At the end of 1183, less than six years before his death and the end of his 34-year reign as King of England, Henry II holds a Christmas court at his castle in Chinon, France, giving his imprisoned wife, Eleanor of Aquitaine, a holiday reprieve and gathering his remaining three legitimate sons along with Alais Capet (sister of France’s Philip II), with whom Henry is having an affair even though she is set to marry his eldest, Richard the Lionheart. The queen has been locked up in the Tower of London for her role in a 1173 rebellion against Henry with their sons. Though the king pardoned the sons after putting down the rebellion, he never gave Eleanor her freedom.

This fraught holiday gathering (which didn’t actually take place) is the focus of James Goldman’s The Lion in Winter at the Court Theatre, directed by Ron OJ Parson with an eye toward highlighting the story’s modern relevance, an effort which largely succeeds. He does this by, for instance, having the actors deliver their lines in unaccented English as they go about such familiar Christmas preparations as hanging coniferous boughs, drinking spiced wine and even, in Alais’ case, singing a carol.

The dysfunctional familial behavior on display certainly would not be out of place on reality TV. This Henry could easily be diagnosed as suffering from narcissistic personality disorder, while Eleanor (the smartest person in the castle) likely would be pegged as having borderline personality disorder. Once the scheming King Philip drops in, this combustible mix of personalities bursts fully into flames.

Henry, feeling ancient at 50, wants to choose an heir (likely his favorite son, John) who will maintain and even expand the impressive kingdom he has assembled, which includes a great deal of France. Eleanor wants to see her favorite, Richard, ascend to the throne. Middle son Geoffrey laments being iced out of both schemes. Clever young Philip is on hand to demand the return of the Vexin territory in Normandy if the wedding between Richard and his sister does not take place. Meanwhile, Henry plans to ask the pope to annul his marriage to Eleanor so he can marry Alais as a last kingly perk of old age.

Alliances shift at head-spinning speed as the kings set out to outmaneuver each other, and the queen sows chaos while the sons make one murderous plan after the next. Even Alais briefly turns against Henry when it appears he will accede to her marrying Richard. This leads Henry to complain, “I could have conquered Europe if I didn’t have women in my life.”

As Henry and Eleanor, John Hoogenakker and Rebecca Spence mostly refrain from chewing the tapestry. The choice to tack away from bombast and into the lacerating delivery of wickedly funny insults as they continue attacking each other in search of tactical advantage is a good one. There are professions of love, all hollow, but the king and queen do find an erotic spark in their sparring. One of the play’s funniest moments, at least to audience members of a certain age, comes when Henry begins to ravish a willing Eleanor as their latest argument reaches a fever pitch only to strain a leg muscle that forces him to immediately abandon his advance.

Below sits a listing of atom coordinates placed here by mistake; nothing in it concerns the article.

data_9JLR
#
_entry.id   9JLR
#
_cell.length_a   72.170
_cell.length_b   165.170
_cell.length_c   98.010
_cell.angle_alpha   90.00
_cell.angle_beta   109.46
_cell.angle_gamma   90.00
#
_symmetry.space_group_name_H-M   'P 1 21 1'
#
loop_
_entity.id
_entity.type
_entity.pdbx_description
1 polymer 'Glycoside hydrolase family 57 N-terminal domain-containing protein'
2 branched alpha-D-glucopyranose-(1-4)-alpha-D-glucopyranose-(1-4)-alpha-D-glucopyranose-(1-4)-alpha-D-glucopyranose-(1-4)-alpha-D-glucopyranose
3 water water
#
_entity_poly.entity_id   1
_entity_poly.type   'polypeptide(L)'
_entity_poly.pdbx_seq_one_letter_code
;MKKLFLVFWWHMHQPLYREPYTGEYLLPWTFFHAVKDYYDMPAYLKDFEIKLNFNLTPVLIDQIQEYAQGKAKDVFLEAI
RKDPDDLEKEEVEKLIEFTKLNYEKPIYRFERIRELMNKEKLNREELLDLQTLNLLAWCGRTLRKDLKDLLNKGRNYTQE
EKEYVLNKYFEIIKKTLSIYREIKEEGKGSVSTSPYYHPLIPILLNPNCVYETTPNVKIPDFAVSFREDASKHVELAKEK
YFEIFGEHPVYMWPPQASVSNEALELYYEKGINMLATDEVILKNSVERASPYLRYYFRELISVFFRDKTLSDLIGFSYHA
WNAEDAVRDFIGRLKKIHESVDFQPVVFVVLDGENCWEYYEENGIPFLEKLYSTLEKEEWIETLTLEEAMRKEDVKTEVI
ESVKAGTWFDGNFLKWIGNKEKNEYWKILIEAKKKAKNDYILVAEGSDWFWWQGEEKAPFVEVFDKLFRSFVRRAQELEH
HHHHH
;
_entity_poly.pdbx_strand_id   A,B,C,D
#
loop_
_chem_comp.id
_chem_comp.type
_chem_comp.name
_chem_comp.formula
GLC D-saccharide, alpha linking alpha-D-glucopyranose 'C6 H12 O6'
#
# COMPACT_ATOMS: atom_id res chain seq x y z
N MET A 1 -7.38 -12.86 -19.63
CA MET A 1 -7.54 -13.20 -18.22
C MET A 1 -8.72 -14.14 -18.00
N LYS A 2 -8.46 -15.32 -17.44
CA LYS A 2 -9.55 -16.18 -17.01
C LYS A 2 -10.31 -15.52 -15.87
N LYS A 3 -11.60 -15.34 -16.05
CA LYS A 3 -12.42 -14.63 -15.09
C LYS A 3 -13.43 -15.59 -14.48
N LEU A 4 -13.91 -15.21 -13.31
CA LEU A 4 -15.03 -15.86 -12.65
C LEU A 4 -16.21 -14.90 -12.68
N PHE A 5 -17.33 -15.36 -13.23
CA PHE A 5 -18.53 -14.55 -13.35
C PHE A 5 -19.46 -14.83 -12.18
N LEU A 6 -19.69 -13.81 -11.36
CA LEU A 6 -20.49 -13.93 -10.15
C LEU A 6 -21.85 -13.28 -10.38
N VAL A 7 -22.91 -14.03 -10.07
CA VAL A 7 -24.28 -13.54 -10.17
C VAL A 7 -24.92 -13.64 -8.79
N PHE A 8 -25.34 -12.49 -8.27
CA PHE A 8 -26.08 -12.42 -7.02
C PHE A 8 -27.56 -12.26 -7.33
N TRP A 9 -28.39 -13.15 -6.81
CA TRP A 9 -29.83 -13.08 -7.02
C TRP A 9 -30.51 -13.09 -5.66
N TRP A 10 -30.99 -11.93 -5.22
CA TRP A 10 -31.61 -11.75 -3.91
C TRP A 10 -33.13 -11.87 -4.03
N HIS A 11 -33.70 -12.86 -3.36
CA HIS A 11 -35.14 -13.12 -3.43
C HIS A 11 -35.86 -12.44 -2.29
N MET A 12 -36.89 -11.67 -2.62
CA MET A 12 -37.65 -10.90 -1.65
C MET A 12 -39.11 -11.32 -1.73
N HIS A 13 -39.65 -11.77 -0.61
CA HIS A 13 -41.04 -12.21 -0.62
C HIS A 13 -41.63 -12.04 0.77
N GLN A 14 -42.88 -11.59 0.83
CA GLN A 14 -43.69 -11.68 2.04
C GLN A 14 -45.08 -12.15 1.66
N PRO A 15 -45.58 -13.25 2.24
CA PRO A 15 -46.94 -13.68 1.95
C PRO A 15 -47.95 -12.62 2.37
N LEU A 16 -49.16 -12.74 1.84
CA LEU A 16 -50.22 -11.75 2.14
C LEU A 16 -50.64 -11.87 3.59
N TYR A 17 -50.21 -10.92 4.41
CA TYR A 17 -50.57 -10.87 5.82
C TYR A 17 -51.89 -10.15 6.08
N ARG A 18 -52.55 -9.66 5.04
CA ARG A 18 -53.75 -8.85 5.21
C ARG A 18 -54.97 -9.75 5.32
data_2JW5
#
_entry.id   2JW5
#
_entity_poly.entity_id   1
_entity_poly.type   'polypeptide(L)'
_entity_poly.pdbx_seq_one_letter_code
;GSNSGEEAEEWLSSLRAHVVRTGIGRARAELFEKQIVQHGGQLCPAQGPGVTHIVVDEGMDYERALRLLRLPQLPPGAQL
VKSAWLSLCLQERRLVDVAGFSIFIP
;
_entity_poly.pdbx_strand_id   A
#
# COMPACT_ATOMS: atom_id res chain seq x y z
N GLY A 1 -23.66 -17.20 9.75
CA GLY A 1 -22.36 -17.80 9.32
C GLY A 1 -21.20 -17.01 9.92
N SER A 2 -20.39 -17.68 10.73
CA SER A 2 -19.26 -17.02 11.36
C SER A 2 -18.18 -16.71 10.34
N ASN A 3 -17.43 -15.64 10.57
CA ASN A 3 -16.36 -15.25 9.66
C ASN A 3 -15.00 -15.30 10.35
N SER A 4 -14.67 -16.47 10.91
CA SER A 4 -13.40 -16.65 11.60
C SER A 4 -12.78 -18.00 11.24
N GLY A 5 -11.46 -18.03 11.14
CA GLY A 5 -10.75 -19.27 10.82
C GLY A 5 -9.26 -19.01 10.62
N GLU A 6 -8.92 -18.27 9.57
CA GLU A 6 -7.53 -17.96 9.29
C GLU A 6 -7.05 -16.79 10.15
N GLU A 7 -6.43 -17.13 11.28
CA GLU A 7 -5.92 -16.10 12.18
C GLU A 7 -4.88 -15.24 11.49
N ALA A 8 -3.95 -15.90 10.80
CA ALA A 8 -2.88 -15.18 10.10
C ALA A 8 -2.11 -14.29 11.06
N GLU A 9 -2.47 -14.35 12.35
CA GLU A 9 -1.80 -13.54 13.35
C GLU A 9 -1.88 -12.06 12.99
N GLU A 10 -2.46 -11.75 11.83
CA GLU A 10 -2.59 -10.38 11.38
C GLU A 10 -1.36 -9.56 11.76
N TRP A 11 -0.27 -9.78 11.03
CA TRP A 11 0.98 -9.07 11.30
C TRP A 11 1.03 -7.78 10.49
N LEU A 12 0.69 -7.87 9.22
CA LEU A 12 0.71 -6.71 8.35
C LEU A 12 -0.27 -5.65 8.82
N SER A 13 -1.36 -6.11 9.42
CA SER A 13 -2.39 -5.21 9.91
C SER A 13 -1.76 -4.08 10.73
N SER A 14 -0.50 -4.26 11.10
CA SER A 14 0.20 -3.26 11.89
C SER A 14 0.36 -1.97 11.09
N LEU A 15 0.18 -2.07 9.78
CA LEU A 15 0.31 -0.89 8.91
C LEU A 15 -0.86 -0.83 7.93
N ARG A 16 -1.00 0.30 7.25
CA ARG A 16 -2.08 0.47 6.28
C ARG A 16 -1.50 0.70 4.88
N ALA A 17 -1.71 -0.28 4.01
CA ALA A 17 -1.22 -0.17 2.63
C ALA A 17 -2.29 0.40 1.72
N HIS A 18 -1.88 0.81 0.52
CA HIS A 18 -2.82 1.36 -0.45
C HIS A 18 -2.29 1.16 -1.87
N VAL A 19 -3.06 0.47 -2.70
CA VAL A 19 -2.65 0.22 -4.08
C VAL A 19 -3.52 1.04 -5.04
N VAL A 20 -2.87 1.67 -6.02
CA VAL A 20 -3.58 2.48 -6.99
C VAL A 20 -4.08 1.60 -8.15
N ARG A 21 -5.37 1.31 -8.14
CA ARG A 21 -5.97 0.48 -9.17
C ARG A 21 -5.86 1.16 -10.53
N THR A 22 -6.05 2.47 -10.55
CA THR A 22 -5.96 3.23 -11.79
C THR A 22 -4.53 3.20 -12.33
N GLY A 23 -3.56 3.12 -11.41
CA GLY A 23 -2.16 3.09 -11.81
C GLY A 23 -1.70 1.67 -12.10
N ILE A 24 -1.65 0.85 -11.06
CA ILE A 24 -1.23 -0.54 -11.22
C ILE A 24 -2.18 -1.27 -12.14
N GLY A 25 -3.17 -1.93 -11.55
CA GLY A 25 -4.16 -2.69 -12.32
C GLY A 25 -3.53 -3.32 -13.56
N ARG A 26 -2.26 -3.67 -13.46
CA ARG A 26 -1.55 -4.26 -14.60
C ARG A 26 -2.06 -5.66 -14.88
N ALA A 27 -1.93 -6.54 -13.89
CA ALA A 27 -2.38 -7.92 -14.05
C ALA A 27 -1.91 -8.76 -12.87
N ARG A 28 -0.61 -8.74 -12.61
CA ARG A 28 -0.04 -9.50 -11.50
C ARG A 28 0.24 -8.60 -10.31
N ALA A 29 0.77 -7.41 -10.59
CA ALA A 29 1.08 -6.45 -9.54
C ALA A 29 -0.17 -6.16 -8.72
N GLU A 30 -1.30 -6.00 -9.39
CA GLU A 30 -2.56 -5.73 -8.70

Their son Richard, who eventually will succeed to the throne after defeating Henry’s forces in 1189 with the help of John (a turn of events that may have hastened the brokenhearted Henry’s death three days later) is played with fierce intensity by Shane Kenyon, who radiates danger when he isn’t angrily brooding. As John, the youngest son and kingly favorite, Kenneth La’Ron Hamilton essays a petulant, anxiety-riddled young man who is always a few steps behind the other schemers in the family. As odd-man-out Geoffrey, the unfavored middle son, Brandon Miller comes across as sulky but proves to be a coldly calculating operator.

As King Philip, Anthony Baldasare seems to be aiming for wry deadpan, which he nails during a pivotal scene in act two, but there are stretches where his affect is oddly flat and monotone. As Alais, Netta Walker transforms from a lovestruck young woman without real agency into a hard-nosed negotiator employing lessons she learned from the queen who finished raising her after she was sent to the English court as a child. When seemingly tender Alais, now 23, tells Henry she’ll only marry him and try to bear a new heir if he locks away his other sons forever, the last viper darts its head from the nest and dysfunction reigns supreme.

Come to think of it, this is a good play to see in preparation for breaking bread with fractious, boorish relatives over the holidays.

The Lion in Winter runs through December 3 at Court Theatre.

For a full roundup of reviews of this show, visit Theatre in Chicago.

Photo by Michael Brosilow